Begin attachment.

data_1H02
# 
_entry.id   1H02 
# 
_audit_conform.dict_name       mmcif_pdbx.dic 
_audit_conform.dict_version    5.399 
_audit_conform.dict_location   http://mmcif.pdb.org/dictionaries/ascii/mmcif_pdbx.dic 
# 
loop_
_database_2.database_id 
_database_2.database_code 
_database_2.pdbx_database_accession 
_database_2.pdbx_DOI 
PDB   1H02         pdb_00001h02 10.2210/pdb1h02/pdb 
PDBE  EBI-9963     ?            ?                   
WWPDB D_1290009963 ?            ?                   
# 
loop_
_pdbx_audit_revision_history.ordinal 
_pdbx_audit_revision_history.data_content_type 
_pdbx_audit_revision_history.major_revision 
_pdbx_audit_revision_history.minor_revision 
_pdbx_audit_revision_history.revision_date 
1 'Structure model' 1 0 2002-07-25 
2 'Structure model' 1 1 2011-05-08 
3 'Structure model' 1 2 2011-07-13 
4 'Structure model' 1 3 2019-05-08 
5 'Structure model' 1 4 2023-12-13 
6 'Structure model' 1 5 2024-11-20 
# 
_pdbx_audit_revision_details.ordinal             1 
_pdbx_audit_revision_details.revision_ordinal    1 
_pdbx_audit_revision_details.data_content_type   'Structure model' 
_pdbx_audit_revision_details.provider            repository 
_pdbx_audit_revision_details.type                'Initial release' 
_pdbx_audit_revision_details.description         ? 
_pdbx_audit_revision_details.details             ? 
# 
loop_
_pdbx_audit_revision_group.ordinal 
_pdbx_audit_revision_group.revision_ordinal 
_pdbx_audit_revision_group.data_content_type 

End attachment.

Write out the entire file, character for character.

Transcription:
data_1H02
# 
_entry.id   1H02 
# 
_audit_conform.dict_name       mmcif_pdbx.dic 
_audit_conform.dict_version    5.399 
_audit_conform.dict_location   http://mmcif.pdb.org/dictionaries/ascii/mmcif_pdbx.dic 
# 
loop_
_database_2.database_id 
_database_2.database_code 
_database_2.pdbx_database_accession 
_database_2.pdbx_DOI 
PDB   1H02         pdb_00001h02 10.2210/pdb1h02/pdb 
PDBE  EBI-9963     ?            ?                   
WWPDB D_1290009963 ?            ?                   
# 
loop_
_pdbx_audit_revision_history.ordinal 
_pdbx_audit_revision_history.data_content_type 
_pdbx_audit_revision_history.major_revision 
_pdbx_audit_revision_history.minor_revision 
_pdbx_audit_revision_history.revision_date 
1 'Structure model' 1 0 2002-07-25 
2 'Structure model' 1 1 2011-05-08 
3 'Structure model' 1 2 2011-07-13 
4 'Structure model' 1 3 2019-05-08 
5 'Structure model' 1 4 2023-12-13 
6 'Structure model' 1 5 2024-11-20 
# 
_pdbx_audit_revision_details.ordinal             1 
_pdbx_audit_revision_details.revision_ordinal    1 
_pdbx_audit_revision_details.data_content_type   'Structure model' 
_pdbx_audit_revision_details.provider            repository 
_pdbx_audit_revision_details.type                'Initial release' 
_pdbx_audit_revision_details.description         ? 
_pdbx_audit_revision_details.details             ? 
# 
loop_
_pdbx_audit_revision_group.ordinal 
_pdbx_audit_revision_group.revision_ordinal 
_pdbx_audit_revision_group.data_content_type 